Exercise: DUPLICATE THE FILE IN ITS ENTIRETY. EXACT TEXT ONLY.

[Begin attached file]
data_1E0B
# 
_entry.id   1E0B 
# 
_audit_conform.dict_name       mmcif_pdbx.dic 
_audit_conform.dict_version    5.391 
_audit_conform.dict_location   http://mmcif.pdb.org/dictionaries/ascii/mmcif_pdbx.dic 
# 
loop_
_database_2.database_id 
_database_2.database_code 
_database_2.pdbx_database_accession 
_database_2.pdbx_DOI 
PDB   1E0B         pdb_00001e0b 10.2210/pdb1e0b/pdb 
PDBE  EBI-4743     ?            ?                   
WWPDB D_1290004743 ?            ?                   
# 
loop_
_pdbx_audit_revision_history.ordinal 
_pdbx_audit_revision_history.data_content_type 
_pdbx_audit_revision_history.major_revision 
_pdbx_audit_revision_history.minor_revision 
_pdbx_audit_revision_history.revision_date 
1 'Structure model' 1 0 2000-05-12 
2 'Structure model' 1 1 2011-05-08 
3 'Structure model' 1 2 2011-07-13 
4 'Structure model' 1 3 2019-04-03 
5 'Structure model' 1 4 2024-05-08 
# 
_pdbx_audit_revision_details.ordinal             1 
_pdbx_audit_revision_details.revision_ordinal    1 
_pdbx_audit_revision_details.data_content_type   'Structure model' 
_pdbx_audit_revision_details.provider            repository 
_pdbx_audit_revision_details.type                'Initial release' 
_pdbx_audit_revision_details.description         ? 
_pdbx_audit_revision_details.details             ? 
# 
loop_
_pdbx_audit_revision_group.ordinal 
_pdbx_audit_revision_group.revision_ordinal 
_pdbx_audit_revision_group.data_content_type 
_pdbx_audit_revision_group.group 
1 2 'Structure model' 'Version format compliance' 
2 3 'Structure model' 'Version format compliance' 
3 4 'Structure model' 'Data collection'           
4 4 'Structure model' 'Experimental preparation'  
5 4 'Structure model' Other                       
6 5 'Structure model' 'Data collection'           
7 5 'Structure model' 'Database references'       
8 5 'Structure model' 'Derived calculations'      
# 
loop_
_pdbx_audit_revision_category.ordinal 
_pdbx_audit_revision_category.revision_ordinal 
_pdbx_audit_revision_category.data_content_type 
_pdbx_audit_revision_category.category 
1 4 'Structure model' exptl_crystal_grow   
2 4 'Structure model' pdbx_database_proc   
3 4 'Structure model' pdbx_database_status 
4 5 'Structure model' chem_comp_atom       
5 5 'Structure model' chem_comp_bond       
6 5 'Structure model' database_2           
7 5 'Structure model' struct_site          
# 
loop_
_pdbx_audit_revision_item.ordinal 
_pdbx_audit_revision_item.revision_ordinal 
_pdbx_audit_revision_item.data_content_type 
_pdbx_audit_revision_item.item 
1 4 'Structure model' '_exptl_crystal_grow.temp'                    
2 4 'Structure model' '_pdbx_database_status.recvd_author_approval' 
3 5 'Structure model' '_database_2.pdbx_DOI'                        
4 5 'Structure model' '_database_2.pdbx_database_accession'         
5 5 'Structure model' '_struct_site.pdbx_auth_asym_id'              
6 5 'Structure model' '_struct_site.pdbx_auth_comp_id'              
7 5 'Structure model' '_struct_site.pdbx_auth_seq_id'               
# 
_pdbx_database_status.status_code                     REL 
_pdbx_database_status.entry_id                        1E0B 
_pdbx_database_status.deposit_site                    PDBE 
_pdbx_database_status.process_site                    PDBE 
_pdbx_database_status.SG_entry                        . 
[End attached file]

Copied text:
data_1E0B
# 
_entry.id   1E0B 
# 
_audit_conform.dict_name       mmcif_pdbx.dic 
_audit_conform.dict_version    5.391 
_audit_conform.dict_location   http://mmcif.pdb.org/dictionaries/ascii/mmcif_pdbx.dic 
# 
loop_
_database_2.database_id 
_database_2.database_code 
_database_2.pdbx_database_accession 
_database_2.pdbx_DOI 
PDB   1E0B         pdb_00001e0b 10.2210/pdb1e0b/pdb 
PDBE  EBI-4743     ?            ?                   
WWPDB D_1290004743 ?            ?                   
# 
loop_
_pdbx_audit_revision_history.ordinal 
_pdbx_audit_revision_history.data_content_type 
_pdbx_audit_revision_history.major_revision 
_pdbx_audit_revision_history.minor_revision 
_pdbx_audit_revision_history.revision_date 
1 'Structure model' 1 0 2000-05-12 
2 'Structure model' 1 1 2011-05-08 
3 'Structure model' 1 2 2011-07-13 
4 'Structure model' 1 3 2019-04-03 
5 'Structure model' 1 4 2024-05-08 
# 
_pdbx_audit_revision_details.ordinal             1 
_pdbx_audit_revision_details.revision_ordinal    1 
_pdbx_audit_revision_details.data_content_type   'Structure model' 
_pdbx_audit_revision_details.provider            repository 
_pdbx_audit_revision_details.type                'Initial release' 
_pdbx_audit_revision_details.description         ? 
_pdbx_audit_revision_details.details             ? 
# 
loop_
_pdbx_audit_revision_group.ordinal 
_pdbx_audit_revision_group.revision_ordinal 
_pdbx_audit_revision_group.data_content_type 
_pdbx_audit_revision_group.group 
1 2 'Structure model' 'Version format compliance' 
2 3 'Structure model' 'Version format compliance' 
3 4 'Structure model' 'Data collection'           
4 4 'Structure model' 'Experimental preparation'  
5 4 'Structure model' Other                       
6 5 'Structure model' 'Data collection'           
7 5 'Structure model' 'Database references'       
8 5 'Structure model' 'Derived calculations'      
# 
loop_
_pdbx_audit_revision_category.ordinal 
_pdbx_audit_revision_category.revision_ordinal 
_pdbx_audit_revision_category.data_content_type 
_pdbx_audit_revision_category.category 
1 4 'Structure model' exptl_crystal_grow   
2 4 'Structure model' pdbx_database_proc   
3 4 'Structure model' pdbx_database_status 
4 5 'Structure model' chem_comp_atom       
5 5 'Structure model' chem_comp_bond       
6 5 'Structure model' database_2           
7 5 'Structure model' struct_site          
# 
loop_
_pdbx_audit_revision_item.ordinal 
_pdbx_audit_revision_item.revision_ordinal 
_pdbx_audit_revision_item.data_content_type 
_pdbx_audit_revision_item.item 
1 4 'Structure model' '_exptl_crystal_grow.temp'                    
2 4 'Structure model' '_pdbx_database_status.recvd_author_approval' 
3 5 'Structure model' '_database_2.pdbx_DOI'                        
4 5 'Structure model' '_database_2.pdbx_database_accession'         
5 5 'Structure model' '_struct_site.pdbx_auth_asym_id'              
6 5 'Structure model' '_struct_site.pdbx_auth_comp_id'              
7 5 'Structure model' '_struct_site.pdbx_auth_seq_id'               
# 
_pdbx_database_status.status_code                     REL 
_pdbx_database_status.entry_id                        1E0B 
_pdbx_database_status.deposit_site                    PDBE 
_pdbx_database_status.process_site                    PDBE 
_pdbx_database_status.SG_entry                        . 